The feedback Security has gotten about the Lead Officer Program from all the different facets of UR has been overwhelmingly positive. Part of this, of course, is due to the idea behind the program – fostering community through interpersonal relationships with security officers. But, a large part of why the program has proved so successful thus far is the care Director of UR Security Walter Mauldin put into choosing officers who have since done an excellent job.
The Lead Officers have done a tremendous job, working hard and setting precedents for the future years of the Lead Officer Program. Just on the River Campus, they have forged very real relationships with students that make every student safer.
These relationships are the reason that the Lead Officers cannot be replaced in the reapplication coming up in June – too much stands to be lost. If the officers currently in place are to be moved or replaced, all of the hard work put in will be marginalized.
It is true that the current Lead Officers won’t be going too far away – they will simply be in new places doing different things. It is also true that every security officer deserves a chance to get involved in the community and take on additional responsibility in a way that the Lead Officers are able to. However, those two facts do not counteract the benefits of keeping the old Lead Officers in place, if that is where they want to remain.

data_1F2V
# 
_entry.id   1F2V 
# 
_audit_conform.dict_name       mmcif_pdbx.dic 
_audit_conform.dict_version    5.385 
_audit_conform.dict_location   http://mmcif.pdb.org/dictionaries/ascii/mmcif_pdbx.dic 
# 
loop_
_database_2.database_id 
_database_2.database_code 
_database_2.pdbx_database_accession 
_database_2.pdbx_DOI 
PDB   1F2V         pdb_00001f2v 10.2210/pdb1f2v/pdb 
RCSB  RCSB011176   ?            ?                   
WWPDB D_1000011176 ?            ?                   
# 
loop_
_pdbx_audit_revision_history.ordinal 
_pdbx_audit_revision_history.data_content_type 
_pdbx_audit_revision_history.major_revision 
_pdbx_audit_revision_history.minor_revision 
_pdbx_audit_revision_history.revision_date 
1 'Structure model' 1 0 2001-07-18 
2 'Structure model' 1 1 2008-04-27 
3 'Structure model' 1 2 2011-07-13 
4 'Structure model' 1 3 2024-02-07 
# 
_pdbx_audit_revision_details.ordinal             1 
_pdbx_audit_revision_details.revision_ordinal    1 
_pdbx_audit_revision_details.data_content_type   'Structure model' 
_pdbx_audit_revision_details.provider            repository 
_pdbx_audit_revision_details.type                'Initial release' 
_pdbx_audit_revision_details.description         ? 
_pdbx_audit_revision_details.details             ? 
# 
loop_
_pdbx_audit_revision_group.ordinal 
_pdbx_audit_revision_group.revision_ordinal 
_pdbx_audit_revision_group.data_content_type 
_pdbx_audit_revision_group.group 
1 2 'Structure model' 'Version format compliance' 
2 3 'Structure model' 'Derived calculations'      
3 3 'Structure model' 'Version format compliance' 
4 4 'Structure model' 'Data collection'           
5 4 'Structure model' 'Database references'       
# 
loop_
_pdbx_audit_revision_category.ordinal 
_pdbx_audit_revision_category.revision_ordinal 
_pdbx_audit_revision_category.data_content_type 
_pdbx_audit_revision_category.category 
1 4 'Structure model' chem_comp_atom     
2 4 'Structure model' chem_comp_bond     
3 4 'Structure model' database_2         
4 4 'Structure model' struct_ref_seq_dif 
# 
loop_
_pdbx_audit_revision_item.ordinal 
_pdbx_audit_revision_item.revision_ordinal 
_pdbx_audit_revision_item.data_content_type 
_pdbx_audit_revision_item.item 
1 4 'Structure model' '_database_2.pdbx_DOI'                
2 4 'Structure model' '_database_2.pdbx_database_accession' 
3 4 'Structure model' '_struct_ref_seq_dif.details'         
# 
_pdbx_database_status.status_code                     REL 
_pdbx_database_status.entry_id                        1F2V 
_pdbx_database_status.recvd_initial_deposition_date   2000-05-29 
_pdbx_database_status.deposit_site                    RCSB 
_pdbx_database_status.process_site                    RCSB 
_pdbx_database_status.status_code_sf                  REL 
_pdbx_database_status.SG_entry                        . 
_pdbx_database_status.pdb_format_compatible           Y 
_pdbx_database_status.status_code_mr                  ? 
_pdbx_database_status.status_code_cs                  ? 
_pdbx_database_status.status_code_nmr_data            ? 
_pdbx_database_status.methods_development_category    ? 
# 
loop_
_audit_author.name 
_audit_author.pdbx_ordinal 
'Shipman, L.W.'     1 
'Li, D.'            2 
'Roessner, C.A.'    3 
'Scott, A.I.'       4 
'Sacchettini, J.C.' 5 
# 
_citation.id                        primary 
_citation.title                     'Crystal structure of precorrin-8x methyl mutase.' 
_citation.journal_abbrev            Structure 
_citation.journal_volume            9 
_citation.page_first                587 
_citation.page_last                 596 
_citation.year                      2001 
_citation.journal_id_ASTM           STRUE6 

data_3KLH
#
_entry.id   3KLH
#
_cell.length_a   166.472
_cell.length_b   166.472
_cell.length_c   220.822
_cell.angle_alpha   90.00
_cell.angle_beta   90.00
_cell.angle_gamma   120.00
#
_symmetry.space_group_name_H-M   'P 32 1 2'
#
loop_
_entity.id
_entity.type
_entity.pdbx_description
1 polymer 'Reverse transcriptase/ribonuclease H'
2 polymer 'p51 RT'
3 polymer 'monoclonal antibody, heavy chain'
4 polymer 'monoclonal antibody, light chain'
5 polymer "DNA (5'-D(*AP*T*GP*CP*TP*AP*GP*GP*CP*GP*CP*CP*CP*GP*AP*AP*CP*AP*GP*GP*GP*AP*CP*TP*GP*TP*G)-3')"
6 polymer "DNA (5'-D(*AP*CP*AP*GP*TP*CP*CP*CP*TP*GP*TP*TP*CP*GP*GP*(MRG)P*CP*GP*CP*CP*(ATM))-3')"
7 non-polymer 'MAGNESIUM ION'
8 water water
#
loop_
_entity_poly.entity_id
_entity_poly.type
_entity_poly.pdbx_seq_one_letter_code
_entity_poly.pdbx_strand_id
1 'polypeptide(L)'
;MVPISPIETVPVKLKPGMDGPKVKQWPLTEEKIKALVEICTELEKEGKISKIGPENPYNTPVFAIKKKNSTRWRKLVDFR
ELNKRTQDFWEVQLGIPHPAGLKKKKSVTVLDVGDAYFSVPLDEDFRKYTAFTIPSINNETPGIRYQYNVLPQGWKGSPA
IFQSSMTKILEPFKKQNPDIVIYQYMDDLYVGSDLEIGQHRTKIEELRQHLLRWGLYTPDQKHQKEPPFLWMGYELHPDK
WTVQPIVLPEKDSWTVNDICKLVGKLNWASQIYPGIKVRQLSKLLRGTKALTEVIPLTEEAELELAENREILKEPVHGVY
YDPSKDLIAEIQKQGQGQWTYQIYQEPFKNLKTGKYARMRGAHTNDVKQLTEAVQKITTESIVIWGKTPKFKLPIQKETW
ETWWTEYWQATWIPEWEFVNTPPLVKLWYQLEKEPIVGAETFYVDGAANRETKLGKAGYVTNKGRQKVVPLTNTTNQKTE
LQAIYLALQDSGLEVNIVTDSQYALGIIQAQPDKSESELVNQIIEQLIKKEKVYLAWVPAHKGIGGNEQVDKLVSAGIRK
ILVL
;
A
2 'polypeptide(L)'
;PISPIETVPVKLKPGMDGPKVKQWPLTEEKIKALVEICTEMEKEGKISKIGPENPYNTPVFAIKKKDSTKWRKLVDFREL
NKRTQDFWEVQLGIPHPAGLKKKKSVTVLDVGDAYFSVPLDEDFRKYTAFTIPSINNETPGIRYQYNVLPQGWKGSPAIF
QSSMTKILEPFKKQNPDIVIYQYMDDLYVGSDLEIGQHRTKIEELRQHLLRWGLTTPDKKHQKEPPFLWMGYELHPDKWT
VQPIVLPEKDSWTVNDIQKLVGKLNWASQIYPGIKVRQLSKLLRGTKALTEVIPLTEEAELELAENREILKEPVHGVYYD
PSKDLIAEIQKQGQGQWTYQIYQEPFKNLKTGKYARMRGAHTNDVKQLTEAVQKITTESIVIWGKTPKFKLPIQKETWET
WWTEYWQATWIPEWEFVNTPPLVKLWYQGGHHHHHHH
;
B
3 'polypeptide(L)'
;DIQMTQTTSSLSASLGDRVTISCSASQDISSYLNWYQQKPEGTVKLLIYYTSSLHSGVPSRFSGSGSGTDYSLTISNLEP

Rather than simply allowing the entire department to apply for the Lead Officer positions this summer and putting everyone back on even ground, it would be wise for UR Security to take into account the gains of leaving the current officers in place. These officers have developed more than relationships and trust – they have set up a new structure and in some cases have programs that are to be put in place next semester. So instead of revamping the whole program this summer, they should reassess the current officers in place, their strengths and weaknesses, and decide in conjunction with the current officers how the program should proceed. These officers have a great amount of knowledge after working in the field for a year, and their insight as well as the sheer amount of work they have put into their jobs deserve more consideration than they are currently set up to receive.